New Justice Department Lawsuit Against Texas Says Abortion Law Is Unconstitutional

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Published on 18 Sep 2021, 15:00
Via America’s Lawyer: Activists across the country have slammed TX’s new abortion law as unconstitutional, and it turns out the Justice Department feels the same way. RT correspondent Brigida Santos joins Mike Papantonio to explain how the Heartbeat Act prevents abortions before women even know they’re pregnant, and encourages private citizens to act as abortion “bounty hunters.”

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*This transcript was generated by a third-party transcription software company, so please excuse any typos.

The Justice Department has sued the state of Texas over its new six week ban on abortion saying the law is unconstitutional. Brigida Santos joins me now to talk about the details. Brigida, for those who don't know, what are the abortion rules under the new Texas law?
The Texas heartbeat act prohibits abortions after the detection of an embryo's cardiac activity, which typically occurs during week five or six of pregnancy. Now, pregnancy is calculated from the first day of a woman's last menses, meaning five or six weeks pregnant is only three or four weeks after conception. And many don't, many women don't know they're pregnant at this very early stage. And also many doctors won't even schedule a patient's first ultrasound until they're at least eight weeks pregnant. So this law gives women little to no time to consider their options and allows private citizens anywhere in the country to file a civil lawsuit against people in Texas who assist a pregnant woman seeking abortion after cardiac activity is detected. This law was specifically designed to make private citizens the enforcers of the rules, rather than government officials who are prohibited from enforcing the heartbeat act. And Mike, it's very important to note that male lawmakers cast the majority of votes in favor of passing the heartbeat act since women only make up 27% of the Texas legislature. Meanwhile, an overwhelming majority of female lawmakers in the state voted in opposition of this bill.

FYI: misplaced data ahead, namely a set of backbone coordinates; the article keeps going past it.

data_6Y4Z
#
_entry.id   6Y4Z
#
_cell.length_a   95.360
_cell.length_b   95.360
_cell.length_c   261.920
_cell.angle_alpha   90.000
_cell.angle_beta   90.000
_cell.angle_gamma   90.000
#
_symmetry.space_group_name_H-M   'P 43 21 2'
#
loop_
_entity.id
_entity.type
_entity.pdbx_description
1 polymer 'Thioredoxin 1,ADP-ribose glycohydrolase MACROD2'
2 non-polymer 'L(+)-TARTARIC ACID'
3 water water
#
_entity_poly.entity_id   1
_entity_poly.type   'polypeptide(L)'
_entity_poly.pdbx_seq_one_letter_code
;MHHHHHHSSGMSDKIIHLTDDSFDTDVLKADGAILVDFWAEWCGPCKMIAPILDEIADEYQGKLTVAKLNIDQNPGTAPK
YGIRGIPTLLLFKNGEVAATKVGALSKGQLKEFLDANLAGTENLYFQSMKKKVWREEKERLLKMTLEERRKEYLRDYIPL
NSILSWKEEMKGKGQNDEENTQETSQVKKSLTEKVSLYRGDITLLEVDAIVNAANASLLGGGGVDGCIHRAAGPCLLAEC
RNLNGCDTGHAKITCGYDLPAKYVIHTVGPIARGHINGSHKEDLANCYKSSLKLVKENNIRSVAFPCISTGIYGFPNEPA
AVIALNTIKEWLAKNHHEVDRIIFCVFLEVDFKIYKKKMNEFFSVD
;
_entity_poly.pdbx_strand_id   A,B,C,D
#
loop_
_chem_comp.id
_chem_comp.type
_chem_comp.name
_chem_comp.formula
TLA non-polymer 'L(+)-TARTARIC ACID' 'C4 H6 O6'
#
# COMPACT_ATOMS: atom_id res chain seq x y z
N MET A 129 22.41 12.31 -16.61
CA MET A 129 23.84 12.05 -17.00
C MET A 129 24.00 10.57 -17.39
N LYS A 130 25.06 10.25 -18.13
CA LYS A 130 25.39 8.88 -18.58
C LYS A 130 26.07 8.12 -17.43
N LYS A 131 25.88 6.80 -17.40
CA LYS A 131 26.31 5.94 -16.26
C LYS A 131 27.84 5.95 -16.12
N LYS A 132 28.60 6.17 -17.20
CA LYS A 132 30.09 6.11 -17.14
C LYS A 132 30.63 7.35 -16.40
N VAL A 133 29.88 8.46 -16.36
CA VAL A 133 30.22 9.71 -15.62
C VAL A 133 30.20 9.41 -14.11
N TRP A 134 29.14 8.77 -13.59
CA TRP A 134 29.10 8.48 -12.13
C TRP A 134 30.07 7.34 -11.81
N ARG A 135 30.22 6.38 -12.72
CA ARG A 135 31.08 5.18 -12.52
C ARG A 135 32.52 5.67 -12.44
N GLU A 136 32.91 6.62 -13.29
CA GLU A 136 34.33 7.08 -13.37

Okay. So you've got the new bounty hunter law, which is they get $10,000 if they, if they can create a case where somebody has helped a woman get an abortion, including have they drove, have they driven that woman to an abortion clinic? And so it, look, there are so many constitutional issues. I think the Supreme Court in this case said, ultimately, they know it's going to go away. I think everybody got upset with the US Supreme Court in their position on this. But truthfully, they, there were some, there were some technical issues that had to be resolved first and that's all that's going on. Why did the DOJ say that it's in constant, unconstitutional? What's their position?
First of all, US attorney general Merrick Garland says the law violates longstanding Supreme Court precedent established in the landmark 1973 decision in Roe V. Wade, of course, in which the court ruled that the constitution of the United States protects a pregnant woman's liberty to choose to have an abortion without excessive government restriction. Now, the Texas bill does bar government officials from enforcing this law. So the DOJ is trying to get around that fact by referring to private parties who sue abortion aiders as agents of the state. We'll see whether that argument holds up. The justice department also says the Texas ban imposes harm on federal personnel by preventing them from doing their jobs when securing abortion access for people in the federal government's care.
What's the Supreme Court said so far? My reading of it is it's, it's just, it's not, it's no finale to anything the Supreme Court said. That's why I watch these talk, you know, there's talking heads on TV that acts like it's all over. It, you know, it's not. This is, this is simply, it's they've said we need, we need an interim to figure out how the law develops in the state from some technical standpoints. What's your, what is your take on what the Supreme Court said?
Yeah, you're absolutely right.

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